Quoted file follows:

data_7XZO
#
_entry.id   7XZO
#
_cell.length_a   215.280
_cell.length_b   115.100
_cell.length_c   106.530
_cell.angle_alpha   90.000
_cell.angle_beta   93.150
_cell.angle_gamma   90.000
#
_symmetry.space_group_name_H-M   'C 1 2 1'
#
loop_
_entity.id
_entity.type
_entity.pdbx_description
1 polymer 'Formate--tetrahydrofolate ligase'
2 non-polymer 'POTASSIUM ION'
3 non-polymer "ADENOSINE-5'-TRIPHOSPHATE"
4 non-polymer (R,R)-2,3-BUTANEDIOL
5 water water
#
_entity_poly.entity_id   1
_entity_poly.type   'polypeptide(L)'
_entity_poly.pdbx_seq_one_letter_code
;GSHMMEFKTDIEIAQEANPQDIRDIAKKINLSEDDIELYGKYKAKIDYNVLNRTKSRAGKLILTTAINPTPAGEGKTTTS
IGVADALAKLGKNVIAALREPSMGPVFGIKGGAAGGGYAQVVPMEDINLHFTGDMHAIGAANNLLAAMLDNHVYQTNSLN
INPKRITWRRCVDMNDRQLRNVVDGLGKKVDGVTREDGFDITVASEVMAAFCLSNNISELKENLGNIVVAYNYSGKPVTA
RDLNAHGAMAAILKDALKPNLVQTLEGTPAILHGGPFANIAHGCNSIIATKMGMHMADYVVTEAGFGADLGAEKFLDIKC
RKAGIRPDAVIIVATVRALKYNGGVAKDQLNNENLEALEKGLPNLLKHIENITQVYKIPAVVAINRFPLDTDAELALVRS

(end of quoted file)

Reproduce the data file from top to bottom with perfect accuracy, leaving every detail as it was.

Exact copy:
data_7XZO
#
_entry.id   7XZO
#
_cell.length_a   215.280
_cell.length_b   115.100
_cell.length_c   106.530
_cell.angle_alpha   90.000
_cell.angle_beta   93.150
_cell.angle_gamma   90.000
#
_symmetry.space_group_name_H-M   'C 1 2 1'
#
loop_
_entity.id
_entity.type
_entity.pdbx_description
1 polymer 'Formate--tetrahydrofolate ligase'
2 non-polymer 'POTASSIUM ION'
3 non-polymer "ADENOSINE-5'-TRIPHOSPHATE"
4 non-polymer (R,R)-2,3-BUTANEDIOL
5 water water
#
_entity_poly.entity_id   1
_entity_poly.type   'polypeptide(L)'
_entity_poly.pdbx_seq_one_letter_code
;GSHMMEFKTDIEIAQEANPQDIRDIAKKINLSEDDIELYGKYKAKIDYNVLNRTKSRAGKLILTTAINPTPAGEGKTTTS
IGVADALAKLGKNVIAALREPSMGPVFGIKGGAAGGGYAQVVPMEDINLHFTGDMHAIGAANNLLAAMLDNHVYQTNSLN
INPKRITWRRCVDMNDRQLRNVVDGLGKKVDGVTREDGFDITVASEVMAAFCLSNNISELKENLGNIVVAYNYSGKPVTA
RDLNAHGAMAAILKDALKPNLVQTLEGTPAILHGGPFANIAHGCNSIIATKMGMHMADYVVTEAGFGADLGAEKFLDIKC
RKAGIRPDAVIIVATVRALKYNGGVAKDQLNNENLEALEKGLPNLLKHIENITQVYKIPAVVAINRFPLDTDAELALVRS